Good morning! ______, you won the drawing for Caroline Rose Starr’s book, MAY B.  Please email me (kmessner at kate messner dot com) with your mailing address so she can send your book.


Today’s Mini-Lesson Monday features guest author Cynthia Lord, who is not only a Newbery Honor author (for RULES) but also a super-nice person and brilliant teacher, too. I have learned so much about writing just from reading Cindy’s blog.


Her debut novel, Rules, was a New York Times Bestseller and has received numerous awards, including a Newbery Honor and six state kids’ choice awards. A former elementary and middle-school teacher, Cynthia even spent a year teaching in a tiny school on a Maine island, the setting for her second novel, Touch Blue. She is also the author of a picture book series, Hot Rod Hamster, illustrated by Derek Anderson.  She lives with her family in Maine. www.cynthialord.com.  Cindy’s joining us at Teachers Write today and Wednesday to talk about plotting.


Plotting: Setting up a Story


When I do school visits, I always meet kids who love to write.  They come up to me, gripping their notebooks full of fabulous ideas. They have done impressive work imagining the characters and their world, but they often struggle with the plot. How do you set up a story, keep it going with steadily increasing tension, and pay it off for the reader? 


To talk about plot, we must also talk about character, because they’re like two strands of a rope twisting around each other, strengthening both. One informs the other. So to help students understand story development, let’s start with a classic plot that has a character with a want or a goal.


 With students as young as first grade, I use this simple formula:


 


What does your character want?


What makes it hard for him?


What will he do trying to get what he wants and deal with that obstacle?


And finally, does he get what he wants?


 


The first two (want and obstacle) are set up very early in a book, because they set the path of the plot. Here’s the first page of Hot Rod Hamster. The illustrator, Derek Anderson, created this wonderful sign.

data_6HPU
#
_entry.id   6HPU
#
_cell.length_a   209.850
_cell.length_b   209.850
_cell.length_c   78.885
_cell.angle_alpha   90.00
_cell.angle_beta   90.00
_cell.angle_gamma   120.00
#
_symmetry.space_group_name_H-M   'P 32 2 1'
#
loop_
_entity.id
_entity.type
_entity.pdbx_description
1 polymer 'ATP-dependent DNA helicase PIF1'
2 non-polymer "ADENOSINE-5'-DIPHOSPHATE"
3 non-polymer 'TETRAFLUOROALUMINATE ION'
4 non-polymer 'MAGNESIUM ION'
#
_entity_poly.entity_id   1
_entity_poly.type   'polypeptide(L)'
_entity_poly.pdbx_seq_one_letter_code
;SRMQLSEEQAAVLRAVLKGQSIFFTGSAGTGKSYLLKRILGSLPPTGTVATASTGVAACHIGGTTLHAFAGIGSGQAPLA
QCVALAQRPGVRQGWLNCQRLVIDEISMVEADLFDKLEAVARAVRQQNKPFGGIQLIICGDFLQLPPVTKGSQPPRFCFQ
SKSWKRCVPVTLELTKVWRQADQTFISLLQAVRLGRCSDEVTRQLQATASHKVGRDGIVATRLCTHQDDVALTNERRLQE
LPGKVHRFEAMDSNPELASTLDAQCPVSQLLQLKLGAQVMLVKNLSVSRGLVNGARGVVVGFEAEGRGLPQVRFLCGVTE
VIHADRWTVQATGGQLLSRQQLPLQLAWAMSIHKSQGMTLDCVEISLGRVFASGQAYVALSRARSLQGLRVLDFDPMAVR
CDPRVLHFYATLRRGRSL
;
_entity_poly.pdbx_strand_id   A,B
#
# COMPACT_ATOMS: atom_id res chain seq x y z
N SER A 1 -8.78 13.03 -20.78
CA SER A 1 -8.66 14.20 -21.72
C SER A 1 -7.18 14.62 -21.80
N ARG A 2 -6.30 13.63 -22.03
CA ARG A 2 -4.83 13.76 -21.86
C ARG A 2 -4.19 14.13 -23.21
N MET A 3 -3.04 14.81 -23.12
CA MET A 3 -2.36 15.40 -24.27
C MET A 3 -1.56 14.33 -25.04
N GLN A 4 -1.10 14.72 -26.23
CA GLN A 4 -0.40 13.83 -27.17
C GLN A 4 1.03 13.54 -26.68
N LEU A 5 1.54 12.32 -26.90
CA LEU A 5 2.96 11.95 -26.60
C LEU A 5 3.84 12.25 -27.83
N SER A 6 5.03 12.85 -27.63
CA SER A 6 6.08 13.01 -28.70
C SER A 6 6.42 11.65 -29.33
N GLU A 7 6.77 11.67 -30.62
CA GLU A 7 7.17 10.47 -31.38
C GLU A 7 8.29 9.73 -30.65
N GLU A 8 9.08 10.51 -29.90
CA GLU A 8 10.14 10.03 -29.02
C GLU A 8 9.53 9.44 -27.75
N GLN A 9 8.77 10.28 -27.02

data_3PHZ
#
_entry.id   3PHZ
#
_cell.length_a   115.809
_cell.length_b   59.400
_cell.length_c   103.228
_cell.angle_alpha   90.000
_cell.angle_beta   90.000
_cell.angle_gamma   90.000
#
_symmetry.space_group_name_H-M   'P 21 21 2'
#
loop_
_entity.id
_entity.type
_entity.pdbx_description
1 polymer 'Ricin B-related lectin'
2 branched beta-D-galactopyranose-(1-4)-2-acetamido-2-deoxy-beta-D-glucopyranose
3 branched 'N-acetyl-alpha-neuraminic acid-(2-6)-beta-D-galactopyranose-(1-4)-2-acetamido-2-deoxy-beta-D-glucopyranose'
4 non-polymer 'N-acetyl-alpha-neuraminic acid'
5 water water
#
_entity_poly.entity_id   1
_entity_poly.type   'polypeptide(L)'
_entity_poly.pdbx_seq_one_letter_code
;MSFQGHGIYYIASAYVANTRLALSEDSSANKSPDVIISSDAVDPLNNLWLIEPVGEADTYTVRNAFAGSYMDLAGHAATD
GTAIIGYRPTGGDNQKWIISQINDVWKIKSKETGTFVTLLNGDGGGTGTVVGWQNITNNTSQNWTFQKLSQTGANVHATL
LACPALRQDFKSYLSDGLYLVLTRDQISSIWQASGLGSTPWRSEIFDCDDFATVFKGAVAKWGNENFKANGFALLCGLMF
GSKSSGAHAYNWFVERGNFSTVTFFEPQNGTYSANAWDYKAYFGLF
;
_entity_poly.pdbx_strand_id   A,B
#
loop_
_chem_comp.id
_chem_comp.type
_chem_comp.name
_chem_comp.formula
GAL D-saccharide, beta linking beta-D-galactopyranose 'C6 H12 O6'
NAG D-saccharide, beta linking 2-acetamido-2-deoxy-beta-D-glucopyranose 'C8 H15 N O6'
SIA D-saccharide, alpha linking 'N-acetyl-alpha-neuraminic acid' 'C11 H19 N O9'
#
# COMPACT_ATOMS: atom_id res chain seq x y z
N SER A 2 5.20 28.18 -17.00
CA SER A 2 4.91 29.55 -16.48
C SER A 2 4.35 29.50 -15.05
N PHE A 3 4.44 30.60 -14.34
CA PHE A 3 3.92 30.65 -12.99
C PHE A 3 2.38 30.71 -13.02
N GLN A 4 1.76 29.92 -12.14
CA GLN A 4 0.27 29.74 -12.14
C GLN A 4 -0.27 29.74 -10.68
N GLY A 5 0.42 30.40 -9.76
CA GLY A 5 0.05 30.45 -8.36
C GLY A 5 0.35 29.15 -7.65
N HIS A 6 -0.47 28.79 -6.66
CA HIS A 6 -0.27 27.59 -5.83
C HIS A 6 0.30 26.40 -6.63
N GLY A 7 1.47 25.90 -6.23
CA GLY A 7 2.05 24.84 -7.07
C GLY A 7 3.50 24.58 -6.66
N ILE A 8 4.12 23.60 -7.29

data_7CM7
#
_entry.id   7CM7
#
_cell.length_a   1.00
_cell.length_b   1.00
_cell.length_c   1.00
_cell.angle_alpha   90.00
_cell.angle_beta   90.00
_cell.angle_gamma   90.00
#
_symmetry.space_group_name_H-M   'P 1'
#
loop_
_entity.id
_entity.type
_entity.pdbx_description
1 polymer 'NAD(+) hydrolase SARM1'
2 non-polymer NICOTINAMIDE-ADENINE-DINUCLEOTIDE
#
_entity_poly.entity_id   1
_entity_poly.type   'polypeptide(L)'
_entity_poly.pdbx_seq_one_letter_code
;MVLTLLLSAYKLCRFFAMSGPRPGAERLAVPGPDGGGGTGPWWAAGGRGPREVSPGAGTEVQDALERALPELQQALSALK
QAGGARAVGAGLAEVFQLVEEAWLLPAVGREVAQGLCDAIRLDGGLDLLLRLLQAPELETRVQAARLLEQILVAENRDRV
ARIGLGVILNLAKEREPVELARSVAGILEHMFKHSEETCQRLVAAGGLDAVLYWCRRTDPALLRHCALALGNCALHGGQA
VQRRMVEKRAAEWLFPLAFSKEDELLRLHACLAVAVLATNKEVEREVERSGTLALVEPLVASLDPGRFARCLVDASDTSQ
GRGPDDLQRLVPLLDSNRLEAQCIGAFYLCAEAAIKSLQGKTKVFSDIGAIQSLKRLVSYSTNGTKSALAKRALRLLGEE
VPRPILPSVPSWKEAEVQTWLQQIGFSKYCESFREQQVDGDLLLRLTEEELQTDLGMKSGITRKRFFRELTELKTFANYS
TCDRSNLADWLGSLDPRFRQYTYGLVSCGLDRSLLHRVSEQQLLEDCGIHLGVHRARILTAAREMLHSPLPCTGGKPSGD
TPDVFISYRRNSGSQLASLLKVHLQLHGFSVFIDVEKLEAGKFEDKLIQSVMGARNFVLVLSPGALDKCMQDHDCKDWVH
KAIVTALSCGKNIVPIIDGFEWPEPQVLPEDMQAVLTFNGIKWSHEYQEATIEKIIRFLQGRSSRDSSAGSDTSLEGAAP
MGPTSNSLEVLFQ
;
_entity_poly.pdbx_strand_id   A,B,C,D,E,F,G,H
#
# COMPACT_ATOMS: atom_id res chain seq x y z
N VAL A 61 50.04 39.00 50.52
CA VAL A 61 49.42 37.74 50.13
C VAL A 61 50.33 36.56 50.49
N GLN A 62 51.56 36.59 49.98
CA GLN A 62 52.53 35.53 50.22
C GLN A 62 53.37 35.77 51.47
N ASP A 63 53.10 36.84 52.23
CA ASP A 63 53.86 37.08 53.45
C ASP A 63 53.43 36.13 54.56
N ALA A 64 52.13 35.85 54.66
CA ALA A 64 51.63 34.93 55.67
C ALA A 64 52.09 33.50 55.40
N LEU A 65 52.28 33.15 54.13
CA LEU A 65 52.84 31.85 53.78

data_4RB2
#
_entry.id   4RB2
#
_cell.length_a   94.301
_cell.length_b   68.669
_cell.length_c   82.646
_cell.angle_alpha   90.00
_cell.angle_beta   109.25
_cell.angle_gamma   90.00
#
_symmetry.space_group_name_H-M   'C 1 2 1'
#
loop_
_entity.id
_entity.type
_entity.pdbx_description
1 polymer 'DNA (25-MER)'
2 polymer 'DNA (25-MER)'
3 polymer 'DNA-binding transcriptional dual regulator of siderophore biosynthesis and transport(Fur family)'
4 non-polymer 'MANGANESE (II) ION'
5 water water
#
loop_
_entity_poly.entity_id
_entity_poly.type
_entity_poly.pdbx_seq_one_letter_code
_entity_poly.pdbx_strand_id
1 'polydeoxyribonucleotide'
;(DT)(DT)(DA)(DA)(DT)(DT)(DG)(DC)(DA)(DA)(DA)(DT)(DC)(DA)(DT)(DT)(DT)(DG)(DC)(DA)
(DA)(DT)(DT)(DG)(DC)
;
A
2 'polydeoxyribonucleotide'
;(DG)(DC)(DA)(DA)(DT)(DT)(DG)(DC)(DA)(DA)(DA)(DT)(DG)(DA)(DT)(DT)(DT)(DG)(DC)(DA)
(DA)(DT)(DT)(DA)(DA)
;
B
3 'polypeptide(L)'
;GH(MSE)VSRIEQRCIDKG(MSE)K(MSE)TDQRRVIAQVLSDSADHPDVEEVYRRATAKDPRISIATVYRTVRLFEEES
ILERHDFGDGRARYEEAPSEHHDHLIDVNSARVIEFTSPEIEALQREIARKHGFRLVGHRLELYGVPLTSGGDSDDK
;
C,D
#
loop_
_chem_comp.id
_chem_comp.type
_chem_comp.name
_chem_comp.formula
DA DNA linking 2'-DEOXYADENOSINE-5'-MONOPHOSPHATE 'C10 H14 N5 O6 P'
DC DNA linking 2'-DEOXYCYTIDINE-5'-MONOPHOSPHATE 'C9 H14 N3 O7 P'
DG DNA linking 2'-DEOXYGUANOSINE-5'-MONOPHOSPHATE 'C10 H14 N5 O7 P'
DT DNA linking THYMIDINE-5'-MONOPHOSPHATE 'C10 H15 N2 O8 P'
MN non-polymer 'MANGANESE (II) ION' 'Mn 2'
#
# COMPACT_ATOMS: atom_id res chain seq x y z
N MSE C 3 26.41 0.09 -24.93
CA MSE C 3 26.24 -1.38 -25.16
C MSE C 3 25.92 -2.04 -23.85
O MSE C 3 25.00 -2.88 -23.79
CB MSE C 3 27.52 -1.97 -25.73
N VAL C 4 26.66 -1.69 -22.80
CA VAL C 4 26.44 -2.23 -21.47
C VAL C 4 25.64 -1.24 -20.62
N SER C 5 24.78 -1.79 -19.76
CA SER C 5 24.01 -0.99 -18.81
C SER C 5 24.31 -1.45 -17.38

Before we’ve even read a word of text, this picture sets the plot in motion. We have everything we need for a story to begin: a character (Hamster), a want (to enter and win a race), and an obstacle (he’s tiny). 


We also know something about the climax–because that’s where we’ll discover if the character got what he wanted.  So if Hamster wants to enter and win a race at the beginning of the story, the climax will be at the race where we find out if he won. 


The rest of the story is what comes between: how the character tries to get what he wants and deal with his obstacles to that big, deciding moment.


For young students, that’s enough to begin. But for older students and adult writers, let’s expand that W.O.W. to include motive. So the character truly wants two things (or more, but they fall into these two categories):  concrete and abstract. 


Concrete: a concrete want is what the character wants outside himself. Here are a few examples:


 •To earn enough money for something.


•To make the football team.


•To have a friend.


•To reach New York City.


•To win a contest.


•To learn to swim.


•To find a lost pet.


•To save his home.


•To solve a mystery.


 Usually this can be answered with a “yes” or “no” at the climax. Either the character achieved this or he didn’t.  So it must be big enough and challenging enough to last for the entire book.  The reader will measure progress against the concrete want. It also sets the path of the story, defines the climax, and controls the pacing. Without a strong concrete want, the book will feel slow. Editors (and kids) will say things like: “I’m not sure what this story’s about.” 


 When I’m working with students, I show a slide with photos of kids doing actions or obviously involved in something (playing soccer, wearing a prom dress, dancing with a group on a stage, hugging a dog, etc). I ask students to choose a photo and tell me what that character might want. 


 Then I ask students to come up with another want for the same character. Sometimes I’ll even ask them to imagine the opposite want for the character (What if this girl doesn’t want to go to the prom? What might she want then?) and how that changes things and adds immediate conflict. Our first ideas aren’t always our most interesting ones, and by making kids look for more than one possibility right from the start, it encourages a revision mindset, more open to change.